Since the 1950s,the International Joint Commission (IJC) of Canada and the United States has issued water regulation and management plans for Lake Ontario and the St. Lawrence River. Changes in recreational, environmental, navigational and other uses of the water system have prompted the IJC to consider replacing the current water regulation plan in operation for more than 40 years. IJC s goals for a replacement plan include sound scientific foundations, public participation, transparency in plan development and evaluation, and inclusion of environmental considerations. To help develop and select the new plan, the IJC supported a 5-year, $20 million Lake Ontario-St. Lawrence River Study (LOSLR Study). The LOSLR Study uses models to compile and integrate data gathered from a series of commissioned studies of wetlands, species at risk, recreational boating, fisheries, coastal erosion and flooding, commercial navigation, hydropower, industrial, municipal and domestic water intakes, public information and education, and hydrologic modeling.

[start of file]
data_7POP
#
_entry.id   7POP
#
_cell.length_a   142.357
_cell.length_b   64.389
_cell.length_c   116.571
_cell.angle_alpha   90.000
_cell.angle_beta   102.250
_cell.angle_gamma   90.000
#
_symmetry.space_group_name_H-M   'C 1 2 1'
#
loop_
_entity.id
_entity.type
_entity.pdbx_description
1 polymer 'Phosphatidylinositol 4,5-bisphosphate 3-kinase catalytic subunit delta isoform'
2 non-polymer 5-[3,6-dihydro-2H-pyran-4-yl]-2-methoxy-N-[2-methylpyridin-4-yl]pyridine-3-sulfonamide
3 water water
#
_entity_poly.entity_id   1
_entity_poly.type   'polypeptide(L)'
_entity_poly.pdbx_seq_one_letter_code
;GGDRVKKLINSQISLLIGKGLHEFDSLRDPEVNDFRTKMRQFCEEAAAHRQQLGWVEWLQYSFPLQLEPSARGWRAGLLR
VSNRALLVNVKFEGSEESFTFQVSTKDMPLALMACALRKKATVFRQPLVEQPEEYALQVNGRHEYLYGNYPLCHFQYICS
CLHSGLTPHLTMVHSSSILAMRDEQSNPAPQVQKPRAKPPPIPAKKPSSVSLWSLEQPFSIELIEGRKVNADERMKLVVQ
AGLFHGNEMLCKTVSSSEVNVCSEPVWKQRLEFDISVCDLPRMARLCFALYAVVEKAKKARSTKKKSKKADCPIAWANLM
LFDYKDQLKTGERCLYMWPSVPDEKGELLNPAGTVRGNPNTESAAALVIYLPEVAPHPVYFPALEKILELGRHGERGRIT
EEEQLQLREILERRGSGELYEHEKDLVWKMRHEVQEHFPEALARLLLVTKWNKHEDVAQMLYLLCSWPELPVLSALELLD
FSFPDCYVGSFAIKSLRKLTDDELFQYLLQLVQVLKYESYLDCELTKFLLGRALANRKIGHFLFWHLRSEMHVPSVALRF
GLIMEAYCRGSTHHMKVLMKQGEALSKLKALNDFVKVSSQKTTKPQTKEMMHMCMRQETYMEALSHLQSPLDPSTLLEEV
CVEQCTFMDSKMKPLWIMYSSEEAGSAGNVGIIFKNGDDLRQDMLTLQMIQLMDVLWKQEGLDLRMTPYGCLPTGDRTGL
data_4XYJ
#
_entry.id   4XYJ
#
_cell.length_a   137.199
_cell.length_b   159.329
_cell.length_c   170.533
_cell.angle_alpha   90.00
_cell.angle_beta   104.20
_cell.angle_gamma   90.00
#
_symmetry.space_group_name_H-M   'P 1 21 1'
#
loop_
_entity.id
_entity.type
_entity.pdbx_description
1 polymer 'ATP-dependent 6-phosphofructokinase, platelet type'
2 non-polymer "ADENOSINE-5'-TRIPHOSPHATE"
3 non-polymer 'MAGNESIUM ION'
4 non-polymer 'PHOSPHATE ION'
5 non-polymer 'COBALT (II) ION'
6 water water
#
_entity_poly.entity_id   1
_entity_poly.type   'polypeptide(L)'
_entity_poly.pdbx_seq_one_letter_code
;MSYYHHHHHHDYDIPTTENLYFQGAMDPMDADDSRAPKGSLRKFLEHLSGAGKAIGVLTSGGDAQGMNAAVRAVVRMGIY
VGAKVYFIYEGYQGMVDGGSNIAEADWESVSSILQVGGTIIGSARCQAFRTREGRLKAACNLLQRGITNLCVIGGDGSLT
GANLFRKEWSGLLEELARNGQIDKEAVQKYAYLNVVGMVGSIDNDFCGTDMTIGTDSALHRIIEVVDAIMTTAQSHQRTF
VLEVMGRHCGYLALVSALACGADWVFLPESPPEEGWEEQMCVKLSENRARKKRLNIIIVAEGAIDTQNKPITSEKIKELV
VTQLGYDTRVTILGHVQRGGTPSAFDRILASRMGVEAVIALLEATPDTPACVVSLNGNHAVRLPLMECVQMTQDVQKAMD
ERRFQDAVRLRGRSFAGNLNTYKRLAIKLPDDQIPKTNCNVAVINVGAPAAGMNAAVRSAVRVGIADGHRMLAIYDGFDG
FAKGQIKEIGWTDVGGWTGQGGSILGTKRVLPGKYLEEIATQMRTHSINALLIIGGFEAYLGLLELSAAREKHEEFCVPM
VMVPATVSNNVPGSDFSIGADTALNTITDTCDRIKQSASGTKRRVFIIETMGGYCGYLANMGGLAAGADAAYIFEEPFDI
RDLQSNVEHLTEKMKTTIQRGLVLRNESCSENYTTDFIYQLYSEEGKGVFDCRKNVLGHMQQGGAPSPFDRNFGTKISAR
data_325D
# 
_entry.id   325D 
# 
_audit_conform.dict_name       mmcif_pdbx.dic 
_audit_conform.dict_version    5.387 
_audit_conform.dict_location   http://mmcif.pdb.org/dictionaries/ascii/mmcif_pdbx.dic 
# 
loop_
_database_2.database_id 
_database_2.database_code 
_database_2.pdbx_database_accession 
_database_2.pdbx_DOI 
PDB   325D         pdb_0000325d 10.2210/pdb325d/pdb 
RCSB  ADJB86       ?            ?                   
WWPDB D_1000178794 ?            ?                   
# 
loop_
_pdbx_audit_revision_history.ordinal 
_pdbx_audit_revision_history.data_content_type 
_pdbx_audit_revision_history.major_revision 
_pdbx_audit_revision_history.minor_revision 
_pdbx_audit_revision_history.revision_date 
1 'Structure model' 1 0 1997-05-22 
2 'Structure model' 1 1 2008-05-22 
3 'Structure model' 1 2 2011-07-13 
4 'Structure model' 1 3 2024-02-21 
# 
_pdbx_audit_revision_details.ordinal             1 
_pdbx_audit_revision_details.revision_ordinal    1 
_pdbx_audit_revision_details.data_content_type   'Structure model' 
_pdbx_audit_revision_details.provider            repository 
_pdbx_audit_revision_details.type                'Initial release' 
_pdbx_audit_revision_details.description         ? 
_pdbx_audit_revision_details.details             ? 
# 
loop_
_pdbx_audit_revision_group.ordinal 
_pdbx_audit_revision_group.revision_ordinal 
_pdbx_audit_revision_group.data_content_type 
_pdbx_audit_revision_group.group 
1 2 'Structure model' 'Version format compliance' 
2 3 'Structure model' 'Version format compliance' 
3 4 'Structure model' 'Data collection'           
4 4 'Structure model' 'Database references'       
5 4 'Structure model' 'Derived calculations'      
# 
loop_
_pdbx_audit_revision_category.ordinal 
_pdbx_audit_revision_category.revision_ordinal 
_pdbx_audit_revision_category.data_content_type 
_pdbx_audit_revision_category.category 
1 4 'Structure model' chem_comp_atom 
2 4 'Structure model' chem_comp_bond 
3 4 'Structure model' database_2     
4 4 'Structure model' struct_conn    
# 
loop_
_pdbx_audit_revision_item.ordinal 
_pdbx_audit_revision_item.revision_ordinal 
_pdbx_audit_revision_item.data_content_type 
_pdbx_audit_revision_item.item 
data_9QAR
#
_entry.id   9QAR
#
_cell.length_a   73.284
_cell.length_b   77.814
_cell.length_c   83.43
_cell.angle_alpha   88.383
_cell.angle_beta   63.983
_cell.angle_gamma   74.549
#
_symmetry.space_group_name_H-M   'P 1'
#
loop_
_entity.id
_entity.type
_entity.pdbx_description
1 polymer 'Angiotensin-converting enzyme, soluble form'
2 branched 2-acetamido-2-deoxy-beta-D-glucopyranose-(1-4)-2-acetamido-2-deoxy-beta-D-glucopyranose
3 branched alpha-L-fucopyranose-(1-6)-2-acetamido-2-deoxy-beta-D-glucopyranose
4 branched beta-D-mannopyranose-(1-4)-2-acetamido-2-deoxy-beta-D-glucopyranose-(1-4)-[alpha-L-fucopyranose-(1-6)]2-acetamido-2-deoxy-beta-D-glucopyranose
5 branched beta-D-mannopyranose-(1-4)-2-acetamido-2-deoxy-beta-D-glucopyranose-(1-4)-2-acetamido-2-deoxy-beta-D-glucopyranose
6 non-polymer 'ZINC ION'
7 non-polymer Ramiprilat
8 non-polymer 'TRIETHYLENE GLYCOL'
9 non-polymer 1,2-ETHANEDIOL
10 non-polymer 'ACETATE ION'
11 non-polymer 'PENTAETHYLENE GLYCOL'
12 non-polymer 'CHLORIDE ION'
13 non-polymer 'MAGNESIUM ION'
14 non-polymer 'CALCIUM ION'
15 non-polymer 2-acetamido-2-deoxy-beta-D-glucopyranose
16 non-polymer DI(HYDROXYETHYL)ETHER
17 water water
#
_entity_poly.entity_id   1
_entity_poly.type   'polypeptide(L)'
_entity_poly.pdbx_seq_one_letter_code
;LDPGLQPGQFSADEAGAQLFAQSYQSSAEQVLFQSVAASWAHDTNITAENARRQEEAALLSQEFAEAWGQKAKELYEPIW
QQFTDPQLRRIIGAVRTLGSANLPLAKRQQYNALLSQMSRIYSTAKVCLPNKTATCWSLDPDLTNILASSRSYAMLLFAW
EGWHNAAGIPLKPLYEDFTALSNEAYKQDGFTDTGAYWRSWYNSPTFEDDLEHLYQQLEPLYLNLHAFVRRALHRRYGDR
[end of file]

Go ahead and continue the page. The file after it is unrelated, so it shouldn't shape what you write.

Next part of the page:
This report reviews a portion of the study that focused on wetlands and species at risk and three of the models that were used. The report finds that the overall breadth of the LOSLR study is impressive, and commends the scale and inclusiveness of the studies and models. In terms of informing decision making, however, the reviewed studies and models show deficiencies when evaluated against ten evaluation criteria, including treatment of uncertainty, quality control/quality assurance, thorough documentation, and empirical foundations. Among the report s recommendations is a need for more thorough documentation of study methods and findings, stronger and more consistent quality control, and more attention to how uncertainty should be addressed to better inform decision making. This NRC study was conducted in collaboration with the Royal Society of Canada.